February 11, 2015 the DHB unanimously approved the report (attachment with sixteen recommendations), “Ethical Guidelines and Practices for U.S. Military Medical Professionals”. It is an effort that is notable for being well done. It is characterized by thoroughness and a sensitivity to the issues described.  The Subcommittee developed its own principles to guide its review and deliberation:

Context: Military health care professionals face unique challenges resulting from their dual role as medical providers and military personnel. Throughout their careers, these professionals may be required to plan and participate in health care support for combat operations, humanitarian assistance, disaster response and other activities, which may be conducted in austere environments with limited resources. As health care providers, military medical professionals have ethical responsibilities to their patients, which arise from a variety of legal, moral, and professional codes as well as personal moral and religious beliefs of both the caregiver and the patient. However, military health care professionals must weigh and prioritize these ethical responsibilities with their role as military officers.

Overarching Principle: DoD has a duty to provide military health care professionals with the resources, tools, and knowledge to determine the best course of action when confronted with ethical dilemmas and a practice environment in which they feel safe in raising ethical concerns and confident they will receive support in seeking a fair and just resolution to those concerns. In addition, DoD also has an obligation to assist professionals in developing the resiliency to cope with and recover from the moral injury resulting from confronting intractable ethical dilemmas.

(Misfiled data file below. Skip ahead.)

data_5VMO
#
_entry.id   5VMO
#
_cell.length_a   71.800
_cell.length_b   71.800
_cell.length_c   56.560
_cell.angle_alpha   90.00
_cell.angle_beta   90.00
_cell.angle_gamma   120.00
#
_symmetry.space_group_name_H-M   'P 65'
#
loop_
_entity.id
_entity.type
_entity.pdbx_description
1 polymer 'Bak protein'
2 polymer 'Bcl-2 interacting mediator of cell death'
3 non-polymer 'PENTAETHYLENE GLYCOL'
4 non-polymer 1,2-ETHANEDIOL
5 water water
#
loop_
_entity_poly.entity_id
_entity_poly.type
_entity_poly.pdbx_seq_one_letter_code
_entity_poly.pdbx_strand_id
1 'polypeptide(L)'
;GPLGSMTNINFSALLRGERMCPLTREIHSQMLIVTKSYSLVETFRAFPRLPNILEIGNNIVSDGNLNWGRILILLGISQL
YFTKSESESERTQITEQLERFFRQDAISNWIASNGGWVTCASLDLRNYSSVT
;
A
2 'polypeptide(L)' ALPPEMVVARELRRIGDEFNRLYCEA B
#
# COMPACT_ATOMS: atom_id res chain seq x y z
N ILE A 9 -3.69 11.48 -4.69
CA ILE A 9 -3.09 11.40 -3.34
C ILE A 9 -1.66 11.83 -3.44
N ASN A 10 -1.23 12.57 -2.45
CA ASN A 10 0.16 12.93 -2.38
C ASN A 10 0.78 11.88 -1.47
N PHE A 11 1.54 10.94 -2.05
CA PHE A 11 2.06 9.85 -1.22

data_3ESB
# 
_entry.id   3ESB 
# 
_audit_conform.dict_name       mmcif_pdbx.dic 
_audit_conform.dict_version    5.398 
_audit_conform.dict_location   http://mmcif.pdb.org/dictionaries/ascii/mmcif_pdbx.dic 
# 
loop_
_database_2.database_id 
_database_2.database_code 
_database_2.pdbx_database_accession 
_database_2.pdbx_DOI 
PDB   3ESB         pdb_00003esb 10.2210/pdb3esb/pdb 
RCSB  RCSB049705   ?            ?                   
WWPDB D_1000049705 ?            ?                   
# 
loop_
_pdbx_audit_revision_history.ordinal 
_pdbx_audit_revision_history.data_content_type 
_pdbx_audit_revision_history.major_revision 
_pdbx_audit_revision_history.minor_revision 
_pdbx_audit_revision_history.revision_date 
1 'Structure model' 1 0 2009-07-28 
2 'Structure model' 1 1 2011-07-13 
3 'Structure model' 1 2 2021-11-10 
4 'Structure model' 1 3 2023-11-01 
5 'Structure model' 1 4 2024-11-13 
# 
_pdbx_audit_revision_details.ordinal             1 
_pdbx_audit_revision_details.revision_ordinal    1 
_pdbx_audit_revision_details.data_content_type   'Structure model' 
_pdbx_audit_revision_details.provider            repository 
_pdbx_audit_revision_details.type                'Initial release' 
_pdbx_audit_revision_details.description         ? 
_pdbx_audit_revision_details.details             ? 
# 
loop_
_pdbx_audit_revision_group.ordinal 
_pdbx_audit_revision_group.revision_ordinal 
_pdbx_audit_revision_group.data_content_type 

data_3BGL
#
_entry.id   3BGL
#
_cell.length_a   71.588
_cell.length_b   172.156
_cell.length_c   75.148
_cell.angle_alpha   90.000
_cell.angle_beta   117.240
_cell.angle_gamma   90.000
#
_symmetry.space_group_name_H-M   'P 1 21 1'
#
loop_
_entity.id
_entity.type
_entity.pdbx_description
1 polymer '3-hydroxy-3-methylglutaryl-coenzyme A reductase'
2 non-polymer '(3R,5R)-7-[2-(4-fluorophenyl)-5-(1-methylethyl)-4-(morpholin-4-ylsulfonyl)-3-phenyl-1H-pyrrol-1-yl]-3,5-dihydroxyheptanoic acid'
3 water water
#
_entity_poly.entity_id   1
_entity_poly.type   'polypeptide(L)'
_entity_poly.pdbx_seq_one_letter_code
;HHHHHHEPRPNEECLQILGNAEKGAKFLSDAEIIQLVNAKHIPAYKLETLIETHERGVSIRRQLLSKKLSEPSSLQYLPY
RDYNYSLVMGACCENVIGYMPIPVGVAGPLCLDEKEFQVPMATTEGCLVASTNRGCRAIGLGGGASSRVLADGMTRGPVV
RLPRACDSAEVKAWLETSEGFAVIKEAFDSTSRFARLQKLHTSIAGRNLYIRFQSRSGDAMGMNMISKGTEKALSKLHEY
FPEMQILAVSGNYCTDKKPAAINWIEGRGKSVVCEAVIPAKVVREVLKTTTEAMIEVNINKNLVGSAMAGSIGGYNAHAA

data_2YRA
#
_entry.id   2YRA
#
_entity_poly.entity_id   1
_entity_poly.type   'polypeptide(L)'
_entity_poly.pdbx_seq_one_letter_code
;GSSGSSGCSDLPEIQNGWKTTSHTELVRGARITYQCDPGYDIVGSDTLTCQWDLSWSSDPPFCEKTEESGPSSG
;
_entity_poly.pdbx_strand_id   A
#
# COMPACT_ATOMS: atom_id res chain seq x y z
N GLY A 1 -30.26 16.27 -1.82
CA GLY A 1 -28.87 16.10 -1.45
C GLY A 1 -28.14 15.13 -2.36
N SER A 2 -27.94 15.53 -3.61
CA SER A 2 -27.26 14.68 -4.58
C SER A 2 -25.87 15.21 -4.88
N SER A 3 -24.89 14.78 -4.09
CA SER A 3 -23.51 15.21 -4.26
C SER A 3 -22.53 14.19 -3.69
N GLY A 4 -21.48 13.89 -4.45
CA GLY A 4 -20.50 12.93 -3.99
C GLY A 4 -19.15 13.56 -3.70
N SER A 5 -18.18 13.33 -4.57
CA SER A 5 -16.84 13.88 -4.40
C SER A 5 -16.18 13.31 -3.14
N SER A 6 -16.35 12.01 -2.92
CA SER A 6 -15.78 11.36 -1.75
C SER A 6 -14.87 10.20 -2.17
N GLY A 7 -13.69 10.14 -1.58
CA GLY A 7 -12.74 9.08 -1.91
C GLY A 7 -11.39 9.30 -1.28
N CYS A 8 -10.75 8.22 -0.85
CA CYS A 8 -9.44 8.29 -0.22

The Guiding Principles provided herein guided the DHB and the Medical Ethics Subcommittee in its review of the dual loyalties of military health care professionals,

I. These must take into consideration:

    a. The spectrum of health care professional ethical codes, laws and licensing requirements;
    b. Military professional ethics and codes;
    c. Medical education and continuing medical education both within and outside of DoD;
    d. The spectrum of experiences of both civilian and military health care professionals;
    e. The need for military health care professionals to explore and address their own and their patient’s religious beliefs, ethics, and medical preferences; and
    f. Recommendations of those within and outside of DoD.

II. Provide guidance regarding how to best educate and train military health care professionals to recognize and determine the best course of action when ethical dilemmas arise.

III. Acknowledge the moral injury that may occur as a result of encountering an ethical dilemma and incorporate practices that enhance resiliency and assist professionals in coping with and recovering from these injuries.

IV. Provide guidance to ensure a support infrastructure and environment is established and maintained to provide military health care professionals a safe avenue to raise ethical concerns and seek timely assistance in determining the best courses of action.

Attachment with 16 recommendations

Cecil B. Wilson, MD, MACP
Past President World Medical Association
WMA Past Presidents and Chairs Network (PPCN)